Pandemic Porch Concerts Use Music to Chronicle Highs and Lows

May 28, 2021, 6:30 a.m. ·

Laura Deitchler on her front porch with a string of lights surrounding it
Laura Deitchler on her south Lincoln a porch where she plays her pandemic concert selections at 8 p.m. (Photo courtesy Laura Deitchler)

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When America went on COVID lockdown in March of 2020, Laura Deitchler a single Lincoln mom, school teacher and writer started picking songs to fit the moment. The place to play them was her South Lincoln porch.

"I went out at 8 pm and you know, I don't have any particular musical talent, but I have a Bluetooth speaker. And the first one I think was 'Come Together,'" Deitchler said.

"When I was just starting to post on social media, someone was like, "Well, it's kind of late, you know, maybe people don't want to hear your music,' and I was like, 'Well it's one song. I'm not killing it and you know eight o'clock is not that late.'"

Neighbor Margaret Buck says Deitchler's porch music gave her a connection.

"I really enjoyed the personal interaction and talking with Laura even if it was six feet away and over a porch railing," Buck said. "It reminded us how social we all are and how interdependent we all are."

Deitchler didn't expect the COVID lockdown to last 15 months and counting. Today, neighbors, friends and hundreds of Facebook followers tune in or show up each night to listen and make pandemic playlist and porch concert requests.

Laura and neighbor Bob Hall on her front porch
Laura Deitchler and neighbor Bob Hall and on her porch last winter listening to that night's pandemic porch concert selection. (Photo courtesy Laura Deitchler)

"Somebody else could have done it and you'd hear the music and kind of walk on and with Laura, you want to linger a little bit and have a bit of conversation and see how she's doing, what she's up to. She's always up to something," said Bob Hall, another neighborhood attendee.

It wasn't only the pandemic. Also on center stage were social justice issues that sparked anger, protests and riots across America. Deitchler remembers well the night they learned of the death of 46-year-old George Floyd in Minneapolis.

"And that was probably the first one. Was that night," she said. "It was Billie Holiday's 'I've Got a Right to Sing the Blues.'

"How much of that outrage was because we were already fed up with this one thing (the COVID pandemic) and then this other outrageous thing happens (George Floyd police killing). And it feels like this whole year has been on emotional edge."

By July COVID infections, hospitalizations and deaths grew even worse. With no cure in sight. Americans became more isolated. And not everybody took masking seriously. That touched a nerve in Deitchler.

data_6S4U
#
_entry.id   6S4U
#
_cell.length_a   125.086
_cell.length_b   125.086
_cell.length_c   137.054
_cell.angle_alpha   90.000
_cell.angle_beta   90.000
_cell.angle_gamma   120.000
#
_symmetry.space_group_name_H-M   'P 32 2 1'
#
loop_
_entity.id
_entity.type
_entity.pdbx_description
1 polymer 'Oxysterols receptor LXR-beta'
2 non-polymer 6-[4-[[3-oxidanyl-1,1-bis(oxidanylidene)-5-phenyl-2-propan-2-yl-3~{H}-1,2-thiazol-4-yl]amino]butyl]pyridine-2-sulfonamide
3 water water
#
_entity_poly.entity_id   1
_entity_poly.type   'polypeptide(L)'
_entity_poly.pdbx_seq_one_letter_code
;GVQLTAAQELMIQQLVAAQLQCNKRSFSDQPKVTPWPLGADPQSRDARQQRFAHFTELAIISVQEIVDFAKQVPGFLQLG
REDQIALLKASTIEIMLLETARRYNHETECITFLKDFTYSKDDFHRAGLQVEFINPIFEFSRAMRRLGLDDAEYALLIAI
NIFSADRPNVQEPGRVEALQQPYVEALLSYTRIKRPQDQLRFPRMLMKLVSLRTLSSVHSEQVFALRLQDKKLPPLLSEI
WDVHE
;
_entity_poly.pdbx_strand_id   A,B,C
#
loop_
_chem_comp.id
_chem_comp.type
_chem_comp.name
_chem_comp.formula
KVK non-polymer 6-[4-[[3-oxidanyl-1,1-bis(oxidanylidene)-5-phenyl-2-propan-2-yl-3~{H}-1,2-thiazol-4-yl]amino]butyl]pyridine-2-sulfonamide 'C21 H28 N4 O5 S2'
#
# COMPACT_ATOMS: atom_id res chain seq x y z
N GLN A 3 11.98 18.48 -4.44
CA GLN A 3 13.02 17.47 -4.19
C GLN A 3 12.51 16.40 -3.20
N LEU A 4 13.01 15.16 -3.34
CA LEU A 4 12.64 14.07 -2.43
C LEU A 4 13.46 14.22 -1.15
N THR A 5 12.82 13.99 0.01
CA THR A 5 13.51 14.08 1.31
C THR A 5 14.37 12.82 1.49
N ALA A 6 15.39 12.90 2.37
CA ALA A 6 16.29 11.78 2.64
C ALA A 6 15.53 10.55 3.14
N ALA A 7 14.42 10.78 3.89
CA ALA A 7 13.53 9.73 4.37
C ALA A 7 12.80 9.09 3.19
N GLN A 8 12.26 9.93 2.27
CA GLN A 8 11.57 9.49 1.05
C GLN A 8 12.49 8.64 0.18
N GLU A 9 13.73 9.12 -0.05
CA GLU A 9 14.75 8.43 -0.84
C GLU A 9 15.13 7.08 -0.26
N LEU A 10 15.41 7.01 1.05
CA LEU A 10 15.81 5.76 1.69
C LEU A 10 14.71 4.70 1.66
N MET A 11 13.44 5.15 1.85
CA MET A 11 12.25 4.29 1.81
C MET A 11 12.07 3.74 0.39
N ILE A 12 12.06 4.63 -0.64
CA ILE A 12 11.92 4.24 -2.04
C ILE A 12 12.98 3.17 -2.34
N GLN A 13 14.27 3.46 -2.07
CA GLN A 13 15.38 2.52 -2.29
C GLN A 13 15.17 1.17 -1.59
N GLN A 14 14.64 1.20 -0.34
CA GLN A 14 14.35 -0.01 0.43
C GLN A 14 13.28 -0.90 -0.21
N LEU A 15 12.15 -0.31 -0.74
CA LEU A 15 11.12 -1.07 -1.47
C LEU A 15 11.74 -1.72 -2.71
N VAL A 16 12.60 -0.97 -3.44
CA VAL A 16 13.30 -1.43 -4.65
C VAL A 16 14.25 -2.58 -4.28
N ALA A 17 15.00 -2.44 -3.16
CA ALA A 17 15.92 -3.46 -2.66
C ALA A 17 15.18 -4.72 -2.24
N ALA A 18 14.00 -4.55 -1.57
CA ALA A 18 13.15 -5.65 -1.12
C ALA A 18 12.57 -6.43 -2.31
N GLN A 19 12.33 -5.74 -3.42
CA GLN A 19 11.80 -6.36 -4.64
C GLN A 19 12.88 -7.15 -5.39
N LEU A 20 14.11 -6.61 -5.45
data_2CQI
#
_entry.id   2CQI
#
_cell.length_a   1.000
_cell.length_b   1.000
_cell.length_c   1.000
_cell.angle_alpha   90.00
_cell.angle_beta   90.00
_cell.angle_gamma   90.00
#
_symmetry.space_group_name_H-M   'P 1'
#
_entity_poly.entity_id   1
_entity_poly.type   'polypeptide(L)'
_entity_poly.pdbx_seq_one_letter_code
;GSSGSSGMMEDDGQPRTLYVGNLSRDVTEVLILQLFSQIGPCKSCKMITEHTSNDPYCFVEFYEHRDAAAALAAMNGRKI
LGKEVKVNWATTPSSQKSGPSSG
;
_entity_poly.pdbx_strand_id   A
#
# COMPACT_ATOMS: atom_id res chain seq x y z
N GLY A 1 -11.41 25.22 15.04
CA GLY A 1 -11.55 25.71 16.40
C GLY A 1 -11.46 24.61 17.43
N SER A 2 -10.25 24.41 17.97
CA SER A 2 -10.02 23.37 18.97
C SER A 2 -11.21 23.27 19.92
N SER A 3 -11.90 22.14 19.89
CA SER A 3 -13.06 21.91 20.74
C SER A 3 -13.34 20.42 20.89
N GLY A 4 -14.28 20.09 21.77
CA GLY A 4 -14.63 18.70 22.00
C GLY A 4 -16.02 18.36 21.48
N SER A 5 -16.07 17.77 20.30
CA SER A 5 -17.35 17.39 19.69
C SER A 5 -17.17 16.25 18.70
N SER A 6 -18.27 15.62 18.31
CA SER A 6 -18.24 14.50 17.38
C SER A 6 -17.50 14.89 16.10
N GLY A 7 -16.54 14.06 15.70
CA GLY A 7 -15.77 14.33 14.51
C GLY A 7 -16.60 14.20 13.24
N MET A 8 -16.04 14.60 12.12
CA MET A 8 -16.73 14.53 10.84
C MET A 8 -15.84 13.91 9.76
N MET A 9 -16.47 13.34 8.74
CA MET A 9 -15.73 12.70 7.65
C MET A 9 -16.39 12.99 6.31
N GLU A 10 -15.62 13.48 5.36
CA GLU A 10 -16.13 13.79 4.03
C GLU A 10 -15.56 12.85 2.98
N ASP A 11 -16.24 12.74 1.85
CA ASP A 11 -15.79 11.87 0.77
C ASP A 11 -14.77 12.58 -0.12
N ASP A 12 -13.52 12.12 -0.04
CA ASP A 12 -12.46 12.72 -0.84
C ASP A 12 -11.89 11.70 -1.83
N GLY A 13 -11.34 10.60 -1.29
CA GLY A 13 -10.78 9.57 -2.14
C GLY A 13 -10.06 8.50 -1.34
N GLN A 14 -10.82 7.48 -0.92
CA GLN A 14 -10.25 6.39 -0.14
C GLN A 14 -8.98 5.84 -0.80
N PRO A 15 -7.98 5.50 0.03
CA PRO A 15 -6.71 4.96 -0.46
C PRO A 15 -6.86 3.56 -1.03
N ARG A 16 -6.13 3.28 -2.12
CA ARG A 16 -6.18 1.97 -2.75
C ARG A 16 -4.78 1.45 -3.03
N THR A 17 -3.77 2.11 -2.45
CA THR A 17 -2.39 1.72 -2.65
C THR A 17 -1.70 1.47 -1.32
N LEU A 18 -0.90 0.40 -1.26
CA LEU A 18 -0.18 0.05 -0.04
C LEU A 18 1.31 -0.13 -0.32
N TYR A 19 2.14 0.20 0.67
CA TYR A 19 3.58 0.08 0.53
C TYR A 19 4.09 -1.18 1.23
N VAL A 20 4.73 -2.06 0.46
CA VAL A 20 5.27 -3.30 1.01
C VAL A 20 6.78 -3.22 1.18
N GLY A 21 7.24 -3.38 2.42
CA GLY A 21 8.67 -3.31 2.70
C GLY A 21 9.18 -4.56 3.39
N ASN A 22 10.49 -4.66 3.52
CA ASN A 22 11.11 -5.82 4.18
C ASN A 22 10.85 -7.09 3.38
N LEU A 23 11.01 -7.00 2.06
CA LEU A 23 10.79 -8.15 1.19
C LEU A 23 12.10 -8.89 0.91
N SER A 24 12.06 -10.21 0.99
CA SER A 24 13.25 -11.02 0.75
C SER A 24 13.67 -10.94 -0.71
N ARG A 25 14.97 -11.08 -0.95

Laura and her friends and neighbors outside her home
Laura Deitchler with friends Lynn Berlie and Mayra Sall, and neighbor-friend Margaret Buck last summer at a porch concert to remember and honor the deaths of Sall’s grandfather and uncle to COVID-19. (Photo courtesy Laura Deitchler)

"While I had been really diligent about not going out, masking when I do go to the store, and I was angry," Deitchler said. "So my angry song was Aretha Franklin's 'Think.'"

Two months later, another sobering U.S. COVID milestone inspired another song.

"'Angel Down' by Lady Gaga. That's an early one," Deitchler said. "It was Memorial Day where we have lost so many veterans but we were also approaching the 100,000 mark. It still makes me a little teary. Just thinking about how many we've lost and the beauty of that song. How many angels that we've lost in the last year."

Steve Buhler, a University of Nebraska-Lincoln English professor, has helped to curate Deitchler's pandemic porch concert songs.

"Laura is doing something very therapeutic for the community and helping to make a community even stronger, even as we're apart," Buhler said.

2021 brought an insurrection of the U.S. Capitol by Donald Trump supporters. On Inauguration Day, Joe Biden was sworn in as America's 46th president

"On Inauguration Day, I had some people that weren't really happy," Deitchler said. "It (the song) was 'People Get Ready.'"

Curtis Mayfield and the Impressions.

"I have tried to be more of a unifier," Deitchler said. "But always putting love out there, community, I can respect someone with a different point of view as long as it is a loving and a respectful point of view."

Pillows on Laura's front porch that say "Stay" and "Home"
Pillows neighbor Penny Schmuecker made for Laura Deitchler’s pandemic porch concerts. (Photo courtesy Laura Deitchler)

Deitchler says many of the songs that she's played during the pandemic have also defined her.

"And one of them is 'Blackbird,'" she said.

Not the original Beatles version, but a cover by Canadian 16-year-old Emma Stevens in her tribal language of Mi'kmaq.

"Sometimes the lyrics have one feel and the music gives it a totally different feel," Deitchler said. "You know, the broken wings and I've just learned resilience and to pick myself back up and it's not easy, but it's better than the alternative."

Today more than 50% of Americans are fully vaccinated. Deitchler knows her pandemic playlist and porch concert days are numbered.

"I have a Facebook group and I think what I will do with them is like kind of put to the group, 'Help me envision this. Here we are together loving music. Where do you want to go from here?"